Even though COVID has stopped any of us from being in school, email and Zoom communication is a jewel of a resource. The team is unbelievably quick to respond to emails about scholarships, how to complete parts of an application, and financial aid difficulties. Unfortunately, at many other schools the counselor ratio may be 1 for every 80 students, posing a slew of difficulties for many students.
Marcus Sutton, a senior at Edward R. Murrow High School, acknowledges the added difficulties of online school. He speaks about blended learning, the other format of school, where students are able to go into school for classes on a limited amount of days. “On the topic of problems, it is an additional stressor working in a blended model because it is very hard to get in contact with people (teachers, advisors, program organizers, etc.) and when you need them most, you struggle to get a hold of them,” Sutton said.
Due to school not being full-time anymore, students have gained more independence when it comes to completing assignments on their own. This can be relieving for students, but challenging at the same time because students don’t have a support system anymore as they would at school. Luna Azcurrain, a senior at East Side, says, “Being home alone gives me a lot of freedom, one of the challenging parts of that freedom is not being able to time manage and stay focused. I’m not 100% focused when I’m doing my work because I know I'll have more time to do it later but then time goes by really fast and I end up having more work to do in a small amount of time.”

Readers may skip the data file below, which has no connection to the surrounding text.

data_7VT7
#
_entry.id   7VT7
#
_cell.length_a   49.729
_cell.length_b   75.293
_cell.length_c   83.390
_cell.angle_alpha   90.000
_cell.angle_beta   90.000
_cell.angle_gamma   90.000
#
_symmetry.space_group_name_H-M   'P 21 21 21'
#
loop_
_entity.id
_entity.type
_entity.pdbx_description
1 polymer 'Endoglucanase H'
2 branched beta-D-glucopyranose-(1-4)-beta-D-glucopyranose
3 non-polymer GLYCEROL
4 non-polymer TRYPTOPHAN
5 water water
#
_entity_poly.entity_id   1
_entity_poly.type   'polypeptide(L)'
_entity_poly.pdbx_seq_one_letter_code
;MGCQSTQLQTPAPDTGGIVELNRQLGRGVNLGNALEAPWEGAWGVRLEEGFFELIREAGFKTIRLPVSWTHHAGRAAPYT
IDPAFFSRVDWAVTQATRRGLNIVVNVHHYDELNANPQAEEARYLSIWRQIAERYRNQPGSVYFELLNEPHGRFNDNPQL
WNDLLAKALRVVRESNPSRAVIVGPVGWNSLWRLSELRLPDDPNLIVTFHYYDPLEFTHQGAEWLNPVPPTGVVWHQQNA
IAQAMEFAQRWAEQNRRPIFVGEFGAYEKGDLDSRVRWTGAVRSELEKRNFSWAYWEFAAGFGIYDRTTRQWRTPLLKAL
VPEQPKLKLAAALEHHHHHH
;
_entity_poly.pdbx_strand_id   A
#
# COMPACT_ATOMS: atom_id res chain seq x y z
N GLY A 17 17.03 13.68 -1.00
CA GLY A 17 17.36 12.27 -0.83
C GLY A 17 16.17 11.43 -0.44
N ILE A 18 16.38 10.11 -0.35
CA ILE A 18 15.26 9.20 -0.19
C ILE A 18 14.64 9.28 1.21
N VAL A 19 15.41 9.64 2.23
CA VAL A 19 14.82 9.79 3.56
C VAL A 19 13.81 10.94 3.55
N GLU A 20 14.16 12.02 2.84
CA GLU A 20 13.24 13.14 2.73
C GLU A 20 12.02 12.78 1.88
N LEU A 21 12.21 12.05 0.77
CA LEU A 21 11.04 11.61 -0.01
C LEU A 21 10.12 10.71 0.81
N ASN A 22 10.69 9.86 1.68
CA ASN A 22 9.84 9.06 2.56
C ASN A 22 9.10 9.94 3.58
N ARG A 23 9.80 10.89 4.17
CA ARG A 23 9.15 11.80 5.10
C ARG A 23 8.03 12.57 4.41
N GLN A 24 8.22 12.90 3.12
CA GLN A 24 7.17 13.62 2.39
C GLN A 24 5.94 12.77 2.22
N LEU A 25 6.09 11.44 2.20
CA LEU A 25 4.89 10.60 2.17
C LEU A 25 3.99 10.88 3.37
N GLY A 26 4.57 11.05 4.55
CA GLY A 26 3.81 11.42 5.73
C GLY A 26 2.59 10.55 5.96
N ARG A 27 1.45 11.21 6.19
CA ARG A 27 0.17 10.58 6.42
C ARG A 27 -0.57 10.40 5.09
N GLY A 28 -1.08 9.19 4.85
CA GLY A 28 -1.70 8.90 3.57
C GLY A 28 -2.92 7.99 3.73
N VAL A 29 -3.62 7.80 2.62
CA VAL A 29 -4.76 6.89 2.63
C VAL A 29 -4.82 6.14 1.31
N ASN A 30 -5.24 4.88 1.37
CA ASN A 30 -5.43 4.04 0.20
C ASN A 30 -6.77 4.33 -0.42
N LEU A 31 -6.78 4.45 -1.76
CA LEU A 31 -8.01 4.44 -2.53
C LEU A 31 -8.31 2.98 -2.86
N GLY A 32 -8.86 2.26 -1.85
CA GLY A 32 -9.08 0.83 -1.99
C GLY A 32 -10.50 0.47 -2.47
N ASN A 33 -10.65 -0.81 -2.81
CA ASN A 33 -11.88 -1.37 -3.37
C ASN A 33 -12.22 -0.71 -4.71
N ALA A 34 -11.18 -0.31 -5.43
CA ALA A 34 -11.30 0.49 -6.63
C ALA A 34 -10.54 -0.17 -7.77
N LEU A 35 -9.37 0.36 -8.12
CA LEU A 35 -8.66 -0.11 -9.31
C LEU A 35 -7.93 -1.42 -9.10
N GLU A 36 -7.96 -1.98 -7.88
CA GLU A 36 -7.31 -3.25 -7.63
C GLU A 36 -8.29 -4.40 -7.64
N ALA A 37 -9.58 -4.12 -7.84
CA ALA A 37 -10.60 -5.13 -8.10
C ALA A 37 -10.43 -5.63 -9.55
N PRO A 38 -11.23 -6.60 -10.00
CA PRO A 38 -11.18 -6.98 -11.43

Moreover, procrastination has become more common upon students since they’re given extra time to complete assignments and nobody to keep them on task. Therefore, the new leeway students are given because of remote learning has been very difficult to keep in check nowadays especially concerning the college process.
Even for students who don’t face many issues from procrastination, the work can be hard to complete if you’re a first generation student, or have little support from adults at home. Our college counselor, Jerome, weighs in on this issue: “In addition to the disparities regarding access to technology, a safe, quiet place for students to work, internet access, and the ever so crucial human interaction - it has been a struggle for many students to get started in a process that is foreign to many that are considered ‘the first generation.” From my perspective, I understand that I have to be more open and flexible, but the message students need to let sink in is that I am not a mind reader. Asking for help does not only come in asking a question - if you are confused, anxious, depressed, or indecisive, that also qualifies as a reason for students to reach out!” There is never a time where you have to sit down in front of your laptop and complete anything alone. Jerome, Sayra, and Anjie are all great resources. It’s only a matter of reaching out.
With college applications due right around the corner, it seems like scram time for seniors. Fortunately they’re not alone in their struggle.